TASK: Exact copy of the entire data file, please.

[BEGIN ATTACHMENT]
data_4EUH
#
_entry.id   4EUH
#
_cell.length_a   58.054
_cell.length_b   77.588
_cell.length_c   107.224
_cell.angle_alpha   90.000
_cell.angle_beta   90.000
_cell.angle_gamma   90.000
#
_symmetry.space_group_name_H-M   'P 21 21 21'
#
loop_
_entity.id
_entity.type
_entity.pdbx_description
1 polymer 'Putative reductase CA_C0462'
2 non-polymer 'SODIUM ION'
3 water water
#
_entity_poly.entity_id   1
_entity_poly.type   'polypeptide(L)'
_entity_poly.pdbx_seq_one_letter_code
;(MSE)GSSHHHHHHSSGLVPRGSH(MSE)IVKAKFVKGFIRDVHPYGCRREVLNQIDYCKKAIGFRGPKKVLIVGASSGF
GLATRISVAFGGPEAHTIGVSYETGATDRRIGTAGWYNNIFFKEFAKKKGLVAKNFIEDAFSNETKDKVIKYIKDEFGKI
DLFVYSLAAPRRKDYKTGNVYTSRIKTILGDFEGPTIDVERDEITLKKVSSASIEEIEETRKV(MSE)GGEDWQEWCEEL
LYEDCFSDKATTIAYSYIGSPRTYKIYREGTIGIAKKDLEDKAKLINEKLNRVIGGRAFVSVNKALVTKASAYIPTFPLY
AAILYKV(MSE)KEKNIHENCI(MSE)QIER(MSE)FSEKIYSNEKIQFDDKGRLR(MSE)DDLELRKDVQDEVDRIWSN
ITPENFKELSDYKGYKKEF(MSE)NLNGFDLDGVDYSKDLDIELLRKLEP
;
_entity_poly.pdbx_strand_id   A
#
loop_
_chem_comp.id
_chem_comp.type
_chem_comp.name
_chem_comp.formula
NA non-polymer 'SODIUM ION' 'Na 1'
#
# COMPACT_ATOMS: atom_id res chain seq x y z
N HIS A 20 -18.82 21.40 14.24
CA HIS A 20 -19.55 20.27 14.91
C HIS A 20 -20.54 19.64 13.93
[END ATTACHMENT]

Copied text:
data_4EUH
#
_entry.id   4EUH
#
_cell.length_a   58.054
_cell.length_b   77.588
_cell.length_c   107.224
_cell.angle_alpha   90.000
_cell.angle_beta   90.000
_cell.angle_gamma   90.000
#
_symmetry.space_group_name_H-M   'P 21 21 21'
#
loop_
_entity.id
_entity.type
_entity.pdbx_description
1 polymer 'Putative reductase CA_C0462'
2 non-polymer 'SODIUM ION'
3 water water
#
_entity_poly.entity_id   1
_entity_poly.type   'polypeptide(L)'
_entity_poly.pdbx_seq_one_letter_code
;(MSE)GSSHHHHHHSSGLVPRGSH(MSE)IVKAKFVKGFIRDVHPYGCRREVLNQIDYCKKAIGFRGPKKVLIVGASSGF
GLATRISVAFGGPEAHTIGVSYETGATDRRIGTAGWYNNIFFKEFAKKKGLVAKNFIEDAFSNETKDKVIKYIKDEFGKI
DLFVYSLAAPRRKDYKTGNVYTSRIKTILGDFEGPTIDVERDEITLKKVSSASIEEIEETRKV(MSE)GGEDWQEWCEEL
LYEDCFSDKATTIAYSYIGSPRTYKIYREGTIGIAKKDLEDKAKLINEKLNRVIGGRAFVSVNKALVTKASAYIPTFPLY
AAILYKV(MSE)KEKNIHENCI(MSE)QIER(MSE)FSEKIYSNEKIQFDDKGRLR(MSE)DDLELRKDVQDEVDRIWSN
ITPENFKELSDYKGYKKEF(MSE)NLNGFDLDGVDYSKDLDIELLRKLEP
;
_entity_poly.pdbx_strand_id   A
#
loop_
_chem_comp.id
_chem_comp.type
_chem_comp.name
_chem_comp.formula
NA non-polymer 'SODIUM ION' 'Na 1'
#
# COMPACT_ATOMS: atom_id res chain seq x y z
N HIS A 20 -18.82 21.40 14.24
CA HIS A 20 -19.55 20.27 14.91
C HIS A 20 -20.54 19.64 13.93